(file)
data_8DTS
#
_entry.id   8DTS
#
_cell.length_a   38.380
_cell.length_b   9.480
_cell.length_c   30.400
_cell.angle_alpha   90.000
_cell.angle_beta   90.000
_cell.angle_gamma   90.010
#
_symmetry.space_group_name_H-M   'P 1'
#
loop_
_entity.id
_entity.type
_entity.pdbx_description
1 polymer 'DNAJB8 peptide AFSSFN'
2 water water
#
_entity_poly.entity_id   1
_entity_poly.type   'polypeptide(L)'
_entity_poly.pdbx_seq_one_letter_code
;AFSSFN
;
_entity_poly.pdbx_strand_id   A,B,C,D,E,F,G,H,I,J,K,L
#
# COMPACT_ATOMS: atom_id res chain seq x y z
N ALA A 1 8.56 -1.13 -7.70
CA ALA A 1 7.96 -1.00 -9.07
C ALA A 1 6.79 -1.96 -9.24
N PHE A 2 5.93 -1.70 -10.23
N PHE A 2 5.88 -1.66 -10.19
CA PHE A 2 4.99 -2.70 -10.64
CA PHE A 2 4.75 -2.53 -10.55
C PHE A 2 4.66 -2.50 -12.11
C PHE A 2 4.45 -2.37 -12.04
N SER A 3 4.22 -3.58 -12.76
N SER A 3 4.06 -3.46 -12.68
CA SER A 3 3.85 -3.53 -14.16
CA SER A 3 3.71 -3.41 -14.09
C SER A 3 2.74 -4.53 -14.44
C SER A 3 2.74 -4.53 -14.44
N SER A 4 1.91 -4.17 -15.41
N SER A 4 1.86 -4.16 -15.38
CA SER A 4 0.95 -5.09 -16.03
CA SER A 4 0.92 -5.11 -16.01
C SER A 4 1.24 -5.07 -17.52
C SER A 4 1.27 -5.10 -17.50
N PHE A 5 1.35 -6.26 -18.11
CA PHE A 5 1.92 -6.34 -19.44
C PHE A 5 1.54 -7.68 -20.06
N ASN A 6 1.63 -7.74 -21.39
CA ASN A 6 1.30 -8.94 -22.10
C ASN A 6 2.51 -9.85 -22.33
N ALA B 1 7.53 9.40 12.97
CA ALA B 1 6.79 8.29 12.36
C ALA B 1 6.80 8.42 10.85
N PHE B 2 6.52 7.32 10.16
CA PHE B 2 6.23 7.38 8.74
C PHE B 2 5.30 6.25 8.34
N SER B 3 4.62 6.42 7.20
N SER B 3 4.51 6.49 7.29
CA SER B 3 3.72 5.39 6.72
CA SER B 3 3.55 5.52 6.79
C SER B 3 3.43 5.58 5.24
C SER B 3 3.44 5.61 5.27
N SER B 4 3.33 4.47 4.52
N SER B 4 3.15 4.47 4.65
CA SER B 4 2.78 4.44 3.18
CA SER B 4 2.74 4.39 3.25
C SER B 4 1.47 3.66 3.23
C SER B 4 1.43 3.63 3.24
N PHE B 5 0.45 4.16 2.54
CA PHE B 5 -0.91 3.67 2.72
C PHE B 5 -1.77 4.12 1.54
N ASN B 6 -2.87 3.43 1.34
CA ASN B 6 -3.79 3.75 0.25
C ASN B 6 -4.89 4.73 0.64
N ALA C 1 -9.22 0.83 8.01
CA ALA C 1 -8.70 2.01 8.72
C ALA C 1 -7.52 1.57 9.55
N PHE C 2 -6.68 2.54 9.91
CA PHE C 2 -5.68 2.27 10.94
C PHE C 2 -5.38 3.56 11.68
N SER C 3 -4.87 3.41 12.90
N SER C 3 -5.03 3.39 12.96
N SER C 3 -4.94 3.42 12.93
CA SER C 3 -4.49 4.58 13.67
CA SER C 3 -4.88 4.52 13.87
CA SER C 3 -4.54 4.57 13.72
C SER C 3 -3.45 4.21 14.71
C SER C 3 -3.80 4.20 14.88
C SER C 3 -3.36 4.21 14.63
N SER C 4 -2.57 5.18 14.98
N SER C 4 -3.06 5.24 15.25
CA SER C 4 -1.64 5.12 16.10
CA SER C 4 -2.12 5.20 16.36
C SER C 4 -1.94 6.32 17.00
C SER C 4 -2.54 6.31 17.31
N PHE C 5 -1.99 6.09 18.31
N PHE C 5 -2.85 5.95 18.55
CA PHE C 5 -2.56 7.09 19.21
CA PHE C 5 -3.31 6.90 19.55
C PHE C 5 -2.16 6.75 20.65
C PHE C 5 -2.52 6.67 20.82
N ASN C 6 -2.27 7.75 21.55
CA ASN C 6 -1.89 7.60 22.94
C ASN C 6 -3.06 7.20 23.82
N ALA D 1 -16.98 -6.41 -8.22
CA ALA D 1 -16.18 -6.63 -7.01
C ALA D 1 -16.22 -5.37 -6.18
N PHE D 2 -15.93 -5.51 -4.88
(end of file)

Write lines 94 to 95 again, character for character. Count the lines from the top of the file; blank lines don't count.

C SER C 3 -3.36 4.21 14.63
N SER C 4 -2.57 5.18 14.98